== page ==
Once you beat the first dungeon and recruit a party member, the game’s main gimmick for progressing through the story kicks in, as you’re given the choice of pulling out a sword from either the dark demon god, or the goddess of light. Whichever you choose, you end up having to fight a boss in order to claim the sword needed to open up an area on the world map, and then you explore a dungeon to get the next furi and beat up the boss protecting it. Rinse and repeat, and that’s the entire gameplay loop.
Needless to say, this can get repetitious fast, which is a shame since the combat is still solid as in most other Idea Factory games, but compared to the fun variety found in some of the other RPGs they published, it’s pretty disappointing that this just feels so much more repetitive and boring. It’s a gameplay loop that works and isn’t bad or broken, yes, but it doesn’t feel fulfilling in the slightest.
That being said, the Switch version does have an interesting bargaining chip going for it, and that’s the inclusion of every single piece of DLC released for the game, preinstalled from the get-go. Before loading a game, you’re given the option to disable and enable the DLC pieces of your choosing, meaning that you can choose whether or not you want to enable things such as extra costumes, bonus equipment, and extra challenge dungeons. While you definitely won’t be able to do much with the challenge dungeons until the late-game, you can benefit greatly from the equipment, since they give you an insane amount of defense, making the game pretty trivial, (this still won’t save you in the bonus dungeons, so don’t try going to them early) so if you want to make this game even easier, you can go nuts.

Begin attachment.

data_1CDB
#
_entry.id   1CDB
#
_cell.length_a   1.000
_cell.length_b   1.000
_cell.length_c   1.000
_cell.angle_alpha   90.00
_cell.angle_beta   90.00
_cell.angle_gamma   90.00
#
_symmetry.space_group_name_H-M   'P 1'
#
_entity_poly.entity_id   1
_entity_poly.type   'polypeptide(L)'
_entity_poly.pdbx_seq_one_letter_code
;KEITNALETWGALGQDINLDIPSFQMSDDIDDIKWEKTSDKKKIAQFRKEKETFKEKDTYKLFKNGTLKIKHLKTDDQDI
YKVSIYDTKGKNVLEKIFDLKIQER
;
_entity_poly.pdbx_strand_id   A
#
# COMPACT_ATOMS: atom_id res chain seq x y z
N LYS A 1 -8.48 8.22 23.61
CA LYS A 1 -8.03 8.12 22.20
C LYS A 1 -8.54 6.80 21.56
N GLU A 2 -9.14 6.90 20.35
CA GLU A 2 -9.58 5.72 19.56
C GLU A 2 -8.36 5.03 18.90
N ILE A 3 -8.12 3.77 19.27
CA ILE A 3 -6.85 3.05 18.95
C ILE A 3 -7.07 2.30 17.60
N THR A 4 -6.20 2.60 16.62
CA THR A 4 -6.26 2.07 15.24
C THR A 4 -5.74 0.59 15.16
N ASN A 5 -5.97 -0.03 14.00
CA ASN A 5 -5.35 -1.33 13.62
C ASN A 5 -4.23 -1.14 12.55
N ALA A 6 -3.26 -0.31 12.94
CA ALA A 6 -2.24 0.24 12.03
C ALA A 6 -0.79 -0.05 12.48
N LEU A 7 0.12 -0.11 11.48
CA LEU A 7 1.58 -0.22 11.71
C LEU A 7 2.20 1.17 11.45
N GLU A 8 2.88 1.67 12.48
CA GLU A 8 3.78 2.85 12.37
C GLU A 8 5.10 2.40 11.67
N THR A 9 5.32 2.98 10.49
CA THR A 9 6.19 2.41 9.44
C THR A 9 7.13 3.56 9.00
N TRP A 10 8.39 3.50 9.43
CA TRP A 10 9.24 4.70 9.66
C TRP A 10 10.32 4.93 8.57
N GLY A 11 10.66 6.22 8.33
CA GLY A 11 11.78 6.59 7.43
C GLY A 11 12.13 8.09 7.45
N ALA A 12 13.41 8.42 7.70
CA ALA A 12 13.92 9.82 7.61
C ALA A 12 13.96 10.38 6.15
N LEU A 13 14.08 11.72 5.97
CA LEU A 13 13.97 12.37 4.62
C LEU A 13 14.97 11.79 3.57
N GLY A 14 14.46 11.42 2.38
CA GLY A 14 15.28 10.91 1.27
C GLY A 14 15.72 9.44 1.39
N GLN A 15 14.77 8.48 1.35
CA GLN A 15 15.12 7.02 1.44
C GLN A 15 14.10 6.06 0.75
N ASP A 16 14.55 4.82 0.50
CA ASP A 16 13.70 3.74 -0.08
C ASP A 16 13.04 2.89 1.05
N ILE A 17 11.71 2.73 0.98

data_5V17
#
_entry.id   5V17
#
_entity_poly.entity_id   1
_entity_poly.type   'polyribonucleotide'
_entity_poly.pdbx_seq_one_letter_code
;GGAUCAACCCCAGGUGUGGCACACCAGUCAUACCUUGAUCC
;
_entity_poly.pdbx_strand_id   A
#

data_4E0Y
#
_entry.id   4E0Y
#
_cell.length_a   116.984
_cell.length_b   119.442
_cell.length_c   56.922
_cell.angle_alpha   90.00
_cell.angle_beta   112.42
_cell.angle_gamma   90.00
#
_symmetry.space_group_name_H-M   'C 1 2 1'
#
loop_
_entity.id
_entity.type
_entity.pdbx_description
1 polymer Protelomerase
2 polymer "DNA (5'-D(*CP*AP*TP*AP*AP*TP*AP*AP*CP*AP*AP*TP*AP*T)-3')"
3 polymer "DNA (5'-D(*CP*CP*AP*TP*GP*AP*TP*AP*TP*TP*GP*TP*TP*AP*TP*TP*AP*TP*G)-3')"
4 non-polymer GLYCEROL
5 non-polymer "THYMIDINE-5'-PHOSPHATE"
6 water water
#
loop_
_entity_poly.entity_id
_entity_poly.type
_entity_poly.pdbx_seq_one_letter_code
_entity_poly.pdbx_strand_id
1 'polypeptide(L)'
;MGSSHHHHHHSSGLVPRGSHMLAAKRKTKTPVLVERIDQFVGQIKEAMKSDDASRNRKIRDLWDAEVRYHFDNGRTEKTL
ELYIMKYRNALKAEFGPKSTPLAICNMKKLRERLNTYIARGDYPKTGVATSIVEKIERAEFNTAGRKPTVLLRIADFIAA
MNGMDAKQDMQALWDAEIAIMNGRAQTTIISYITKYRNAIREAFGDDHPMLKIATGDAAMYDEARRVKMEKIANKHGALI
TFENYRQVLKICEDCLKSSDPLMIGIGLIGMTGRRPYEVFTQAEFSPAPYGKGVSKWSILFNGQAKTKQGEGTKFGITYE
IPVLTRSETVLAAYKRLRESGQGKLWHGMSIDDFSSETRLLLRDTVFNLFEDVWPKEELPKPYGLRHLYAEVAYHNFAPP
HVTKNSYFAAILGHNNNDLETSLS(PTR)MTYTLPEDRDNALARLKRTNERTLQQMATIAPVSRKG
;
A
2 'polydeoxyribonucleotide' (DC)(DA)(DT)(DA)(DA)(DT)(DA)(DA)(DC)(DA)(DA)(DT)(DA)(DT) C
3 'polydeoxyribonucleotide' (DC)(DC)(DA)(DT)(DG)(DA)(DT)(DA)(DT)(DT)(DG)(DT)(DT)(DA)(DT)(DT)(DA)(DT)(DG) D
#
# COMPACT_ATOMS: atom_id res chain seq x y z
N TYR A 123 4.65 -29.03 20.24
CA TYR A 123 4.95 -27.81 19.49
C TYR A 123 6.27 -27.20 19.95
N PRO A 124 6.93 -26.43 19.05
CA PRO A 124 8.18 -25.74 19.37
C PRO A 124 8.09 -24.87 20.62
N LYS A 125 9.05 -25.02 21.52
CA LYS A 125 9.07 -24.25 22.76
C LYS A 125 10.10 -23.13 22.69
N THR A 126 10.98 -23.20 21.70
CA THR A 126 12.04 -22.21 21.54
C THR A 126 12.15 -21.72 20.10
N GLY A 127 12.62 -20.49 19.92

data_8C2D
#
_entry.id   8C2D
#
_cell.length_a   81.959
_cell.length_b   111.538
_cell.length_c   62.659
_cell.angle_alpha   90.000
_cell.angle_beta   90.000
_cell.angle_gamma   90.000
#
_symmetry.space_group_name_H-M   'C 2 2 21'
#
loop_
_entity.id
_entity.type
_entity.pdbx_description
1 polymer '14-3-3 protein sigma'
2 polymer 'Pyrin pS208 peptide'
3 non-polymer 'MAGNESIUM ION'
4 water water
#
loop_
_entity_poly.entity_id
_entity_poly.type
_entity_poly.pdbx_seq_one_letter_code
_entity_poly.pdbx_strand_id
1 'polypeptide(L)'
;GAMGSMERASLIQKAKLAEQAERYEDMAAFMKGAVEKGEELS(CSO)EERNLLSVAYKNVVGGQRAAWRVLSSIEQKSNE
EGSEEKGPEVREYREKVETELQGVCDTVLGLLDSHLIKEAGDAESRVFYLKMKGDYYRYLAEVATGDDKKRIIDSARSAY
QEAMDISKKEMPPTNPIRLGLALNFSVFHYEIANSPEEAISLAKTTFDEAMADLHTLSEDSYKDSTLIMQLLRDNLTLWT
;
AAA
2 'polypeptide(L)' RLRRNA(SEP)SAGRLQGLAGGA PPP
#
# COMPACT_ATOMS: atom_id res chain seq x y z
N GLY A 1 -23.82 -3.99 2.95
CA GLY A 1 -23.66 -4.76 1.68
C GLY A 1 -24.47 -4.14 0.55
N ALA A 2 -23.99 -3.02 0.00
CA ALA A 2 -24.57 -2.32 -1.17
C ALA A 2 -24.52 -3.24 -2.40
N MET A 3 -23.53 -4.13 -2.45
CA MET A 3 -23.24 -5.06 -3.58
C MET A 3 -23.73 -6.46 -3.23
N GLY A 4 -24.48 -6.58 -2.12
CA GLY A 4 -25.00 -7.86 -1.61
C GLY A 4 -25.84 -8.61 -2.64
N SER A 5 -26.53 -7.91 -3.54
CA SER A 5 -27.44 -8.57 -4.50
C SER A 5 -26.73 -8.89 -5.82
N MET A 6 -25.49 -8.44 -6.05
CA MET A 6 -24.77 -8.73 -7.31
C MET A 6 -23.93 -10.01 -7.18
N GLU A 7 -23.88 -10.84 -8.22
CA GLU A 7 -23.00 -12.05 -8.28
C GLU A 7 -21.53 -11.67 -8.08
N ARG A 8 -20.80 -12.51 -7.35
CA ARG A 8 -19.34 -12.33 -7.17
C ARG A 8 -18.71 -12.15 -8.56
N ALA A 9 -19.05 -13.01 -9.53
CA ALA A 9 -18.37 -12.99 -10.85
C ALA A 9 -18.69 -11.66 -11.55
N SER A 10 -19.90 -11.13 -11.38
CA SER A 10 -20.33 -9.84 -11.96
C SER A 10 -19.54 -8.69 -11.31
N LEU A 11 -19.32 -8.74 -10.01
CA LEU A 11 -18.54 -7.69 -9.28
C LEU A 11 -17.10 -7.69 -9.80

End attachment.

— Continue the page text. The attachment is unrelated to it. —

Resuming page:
Likewise, you can also change the difficulty on the fly from five different options, from the standard easy, normal, and hard modes found in many other games, and Amateur and Hell difficulty options meant to push one extreme or the other. Even with the bonus equipment, the hell difficulty can make some main story boss fights really tricky, so thankfully you can still challenge yourself through that even with the DLC, which can help make the combat even better, though it doesn’t do anything about those repetitious dungeons.
In conclusion, Fairy Fencer F is still a pretty decent RPG, containing a lot of the same fun mechanics that make quite a bit of the other Idea Factory RPGs work so well. However, it all comes down to the gameplay loop in the end, and unfortunately, while the combat is great fun and exploration is fine, the repetitive nature of traversing simplistic dungeons over and over again is just a big bore, as even with the boosters and free DLC the game lets you use to power through the story if you so desire, it still feels like you’re just going in boring circles and not doing much of anything, even as you recruit new party members, gain access to alchemy and sidequests, and have lots to do. When it just feels like busy work, it’s tough to recommend this older game over one of IF’s newer RPGS.
It also doesn’t help that nothing too terribly gripping happens in the story, so even as I went through dozens and dozens of missions and dungeons and had fun with the combat, I never really felt the motivation to see some sort of grand finale or max out my rank. Combine that with awful performance issues in handheld mode, and this is a poor port of a pretty OK game. If you still really want to play this game on the Switch, I strongly advise you stick to TV play unless you don’t mind the dips in framerate and low-res environments. Otherwise, just pick this up on another system or hope that a better Idea Factory title like Sega Hard Girls gets ported in the future.
I give Fairy Fencer F: Advent Dark Force a 5 out of 10.